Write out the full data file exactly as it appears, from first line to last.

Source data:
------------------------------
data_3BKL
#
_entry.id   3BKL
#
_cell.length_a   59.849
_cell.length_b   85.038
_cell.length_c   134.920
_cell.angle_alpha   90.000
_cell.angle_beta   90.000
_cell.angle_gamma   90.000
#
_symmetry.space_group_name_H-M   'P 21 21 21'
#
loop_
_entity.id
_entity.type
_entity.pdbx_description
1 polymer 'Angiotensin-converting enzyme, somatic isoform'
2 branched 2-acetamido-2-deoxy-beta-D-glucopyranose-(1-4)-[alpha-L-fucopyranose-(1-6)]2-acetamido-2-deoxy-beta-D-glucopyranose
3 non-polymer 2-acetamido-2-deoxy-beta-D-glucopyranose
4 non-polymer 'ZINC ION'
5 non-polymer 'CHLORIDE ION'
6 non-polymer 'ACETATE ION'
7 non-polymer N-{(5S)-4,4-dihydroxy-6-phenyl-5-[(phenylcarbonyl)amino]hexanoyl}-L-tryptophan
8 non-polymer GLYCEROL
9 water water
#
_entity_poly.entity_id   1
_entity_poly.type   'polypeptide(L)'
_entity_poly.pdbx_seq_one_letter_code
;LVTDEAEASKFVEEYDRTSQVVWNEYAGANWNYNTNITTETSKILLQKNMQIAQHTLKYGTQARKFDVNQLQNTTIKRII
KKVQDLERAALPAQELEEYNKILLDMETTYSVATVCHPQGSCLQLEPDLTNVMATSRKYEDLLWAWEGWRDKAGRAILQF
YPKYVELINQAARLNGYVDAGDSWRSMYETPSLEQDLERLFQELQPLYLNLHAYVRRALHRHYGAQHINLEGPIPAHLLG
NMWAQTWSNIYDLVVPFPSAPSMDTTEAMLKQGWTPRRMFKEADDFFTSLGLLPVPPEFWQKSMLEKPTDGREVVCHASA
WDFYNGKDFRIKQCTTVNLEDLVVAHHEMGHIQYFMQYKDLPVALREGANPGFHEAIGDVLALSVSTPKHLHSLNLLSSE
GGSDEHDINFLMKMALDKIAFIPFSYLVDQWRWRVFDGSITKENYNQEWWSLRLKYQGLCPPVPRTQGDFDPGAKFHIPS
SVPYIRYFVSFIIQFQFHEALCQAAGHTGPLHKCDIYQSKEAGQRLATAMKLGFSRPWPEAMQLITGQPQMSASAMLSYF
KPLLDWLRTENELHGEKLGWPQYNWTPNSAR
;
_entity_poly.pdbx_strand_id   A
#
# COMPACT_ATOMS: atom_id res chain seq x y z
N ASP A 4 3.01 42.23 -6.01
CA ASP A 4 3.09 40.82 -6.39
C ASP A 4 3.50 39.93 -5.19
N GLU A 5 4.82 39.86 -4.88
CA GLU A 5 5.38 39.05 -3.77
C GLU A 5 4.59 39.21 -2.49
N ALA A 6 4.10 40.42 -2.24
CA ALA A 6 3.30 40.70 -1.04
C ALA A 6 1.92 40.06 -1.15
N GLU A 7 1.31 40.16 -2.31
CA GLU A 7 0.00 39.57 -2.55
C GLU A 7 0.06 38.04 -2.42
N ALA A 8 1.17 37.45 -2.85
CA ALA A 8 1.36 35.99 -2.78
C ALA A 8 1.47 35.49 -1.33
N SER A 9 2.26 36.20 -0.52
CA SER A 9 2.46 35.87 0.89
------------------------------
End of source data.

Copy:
data_3BKL
#
_entry.id   3BKL
#
_cell.length_a   59.849
_cell.length_b   85.038
_cell.length_c   134.920
_cell.angle_alpha   90.000
_cell.angle_beta   90.000
_cell.angle_gamma   90.000
#
_symmetry.space_group_name_H-M   'P 21 21 21'
#
loop_
_entity.id
_entity.type
_entity.pdbx_description
1 polymer 'Angiotensin-converting enzyme, somatic isoform'
2 branched 2-acetamido-2-deoxy-beta-D-glucopyranose-(1-4)-[alpha-L-fucopyranose-(1-6)]2-acetamido-2-deoxy-beta-D-glucopyranose
3 non-polymer 2-acetamido-2-deoxy-beta-D-glucopyranose
4 non-polymer 'ZINC ION'
5 non-polymer 'CHLORIDE ION'
6 non-polymer 'ACETATE ION'
7 non-polymer N-{(5S)-4,4-dihydroxy-6-phenyl-5-[(phenylcarbonyl)amino]hexanoyl}-L-tryptophan
8 non-polymer GLYCEROL
9 water water
#
_entity_poly.entity_id   1
_entity_poly.type   'polypeptide(L)'
_entity_poly.pdbx_seq_one_letter_code
;LVTDEAEASKFVEEYDRTSQVVWNEYAGANWNYNTNITTETSKILLQKNMQIAQHTLKYGTQARKFDVNQLQNTTIKRII
KKVQDLERAALPAQELEEYNKILLDMETTYSVATVCHPQGSCLQLEPDLTNVMATSRKYEDLLWAWEGWRDKAGRAILQF
YPKYVELINQAARLNGYVDAGDSWRSMYETPSLEQDLERLFQELQPLYLNLHAYVRRALHRHYGAQHINLEGPIPAHLLG
NMWAQTWSNIYDLVVPFPSAPSMDTTEAMLKQGWTPRRMFKEADDFFTSLGLLPVPPEFWQKSMLEKPTDGREVVCHASA
WDFYNGKDFRIKQCTTVNLEDLVVAHHEMGHIQYFMQYKDLPVALREGANPGFHEAIGDVLALSVSTPKHLHSLNLLSSE
GGSDEHDINFLMKMALDKIAFIPFSYLVDQWRWRVFDGSITKENYNQEWWSLRLKYQGLCPPVPRTQGDFDPGAKFHIPS
SVPYIRYFVSFIIQFQFHEALCQAAGHTGPLHKCDIYQSKEAGQRLATAMKLGFSRPWPEAMQLITGQPQMSASAMLSYF
KPLLDWLRTENELHGEKLGWPQYNWTPNSAR
;
_entity_poly.pdbx_strand_id   A
#
# COMPACT_ATOMS: atom_id res chain seq x y z
N ASP A 4 3.01 42.23 -6.01
CA ASP A 4 3.09 40.82 -6.39
C ASP A 4 3.50 39.93 -5.19
N GLU A 5 4.82 39.86 -4.88
CA GLU A 5 5.38 39.05 -3.77
C GLU A 5 4.59 39.21 -2.49
N ALA A 6 4.10 40.42 -2.24
CA ALA A 6 3.30 40.70 -1.04
C ALA A 6 1.92 40.06 -1.15
N GLU A 7 1.31 40.16 -2.31
CA GLU A 7 0.00 39.57 -2.55
C GLU A 7 0.06 38.04 -2.42
N ALA A 8 1.17 37.45 -2.85
CA ALA A 8 1.36 35.99 -2.78
C ALA A 8 1.47 35.49 -1.33
N SER A 9 2.26 36.20 -0.52
CA SER A 9 2.46 35.87 0.89